U.S. Sikhs launched a million-dollar “We are Sikhs” initiative on Vaisakhi Day April 14, the Sikh New Year, that celebrates the founding of the Sikh community by Guru Nanak in the Punjab region of India in 1469.
Organized by the nonprofit National Sikh Campaign, the initiative is a response to increasing hate and violence against Sikhs in the United States since the 9/11 terrorist attacks. Nine out of 10 Sikhs have experienced “negative reactions or hate language.”
Although the religion originated in India and bears no connection with Islam, Sikhs, in their turbans and beards, are often mistaken for Muslims and affected by anti-Muslim sentiment. There have been 300 death threats and several religiously-inspired murders of Sikhs.
Sikhism, the fifth-largest religion in the world, came to the United States in the 19th century. Sikhs have served in the U.S. Army since World War I in which 138,000 fought with the Americans and other Allied forces. A large number of Sikhs also fought under Allied command in World War II, earning a reputation for valor. In January 2017, the United States Army granted permission for Sikh army personnel to wear beards and turbans on active duty.
Despite 500,000 Sikhs in the U.S. and 20-30 million worldwide, a study by the Sikh American Legal Defense and Education Fund (SALDEF) and Stanford University Peace and Innovation Lab revealed that 70 percent of the public could not correctly identify a Sikh. Most Americans pronounce the word “Seek,” but it is correctly pronounced Sik-kh, which means “disciple” in Punjabi.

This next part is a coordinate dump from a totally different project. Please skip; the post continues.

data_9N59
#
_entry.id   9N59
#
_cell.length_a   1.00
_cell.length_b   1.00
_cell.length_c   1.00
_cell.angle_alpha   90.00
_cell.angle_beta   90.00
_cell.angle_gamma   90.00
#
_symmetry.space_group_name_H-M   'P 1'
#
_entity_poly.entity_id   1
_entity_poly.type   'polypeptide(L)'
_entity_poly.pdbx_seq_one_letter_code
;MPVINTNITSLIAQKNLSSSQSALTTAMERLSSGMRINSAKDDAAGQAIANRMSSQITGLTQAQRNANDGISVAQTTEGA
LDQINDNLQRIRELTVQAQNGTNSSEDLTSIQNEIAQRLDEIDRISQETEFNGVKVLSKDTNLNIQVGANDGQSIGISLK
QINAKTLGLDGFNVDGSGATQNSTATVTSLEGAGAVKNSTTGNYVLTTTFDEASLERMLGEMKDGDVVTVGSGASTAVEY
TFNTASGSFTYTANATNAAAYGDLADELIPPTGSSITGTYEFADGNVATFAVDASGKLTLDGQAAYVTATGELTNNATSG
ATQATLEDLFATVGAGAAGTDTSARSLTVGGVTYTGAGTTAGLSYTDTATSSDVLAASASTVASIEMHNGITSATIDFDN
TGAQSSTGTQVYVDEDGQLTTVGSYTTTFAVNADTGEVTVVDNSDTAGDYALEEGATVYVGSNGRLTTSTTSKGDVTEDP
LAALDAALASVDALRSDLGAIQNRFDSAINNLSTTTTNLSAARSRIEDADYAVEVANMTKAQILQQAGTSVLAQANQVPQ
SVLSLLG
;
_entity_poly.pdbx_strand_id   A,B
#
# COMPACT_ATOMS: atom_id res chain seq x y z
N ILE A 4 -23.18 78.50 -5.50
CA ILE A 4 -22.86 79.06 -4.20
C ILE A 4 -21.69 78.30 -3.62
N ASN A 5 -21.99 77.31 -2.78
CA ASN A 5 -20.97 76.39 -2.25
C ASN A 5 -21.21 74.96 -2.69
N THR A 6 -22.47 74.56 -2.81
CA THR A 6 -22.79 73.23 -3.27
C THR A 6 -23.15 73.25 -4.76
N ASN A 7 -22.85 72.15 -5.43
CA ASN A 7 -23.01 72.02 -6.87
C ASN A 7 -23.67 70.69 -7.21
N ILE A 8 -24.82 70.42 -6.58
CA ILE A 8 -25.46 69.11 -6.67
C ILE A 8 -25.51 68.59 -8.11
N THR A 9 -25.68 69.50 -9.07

Funded by Sikh leaders and their families, National Sikh Campaign strategy is led by AKPD Media, responsible for the media and messaging strategy for both Obama campaigns and FP1 Strategies that worked on the Bush campaign. Research was conducted by the Peter D. Hart Research firm. The aim of the new campaign is to build a genuine Sikh image in the United States and reduce discrimination and violence against the religion and its adherents.
The rollout consists of:
- Television advertising in regional and select national networks
- Regional and national media and targeted digital and social media promoting and demonstrating that Sikh values are American values
- Activation of the Sikh community to become involved in community social programs and establish relations with local, state and federal government officials.
For more information, visit the National Sikh Campaign website.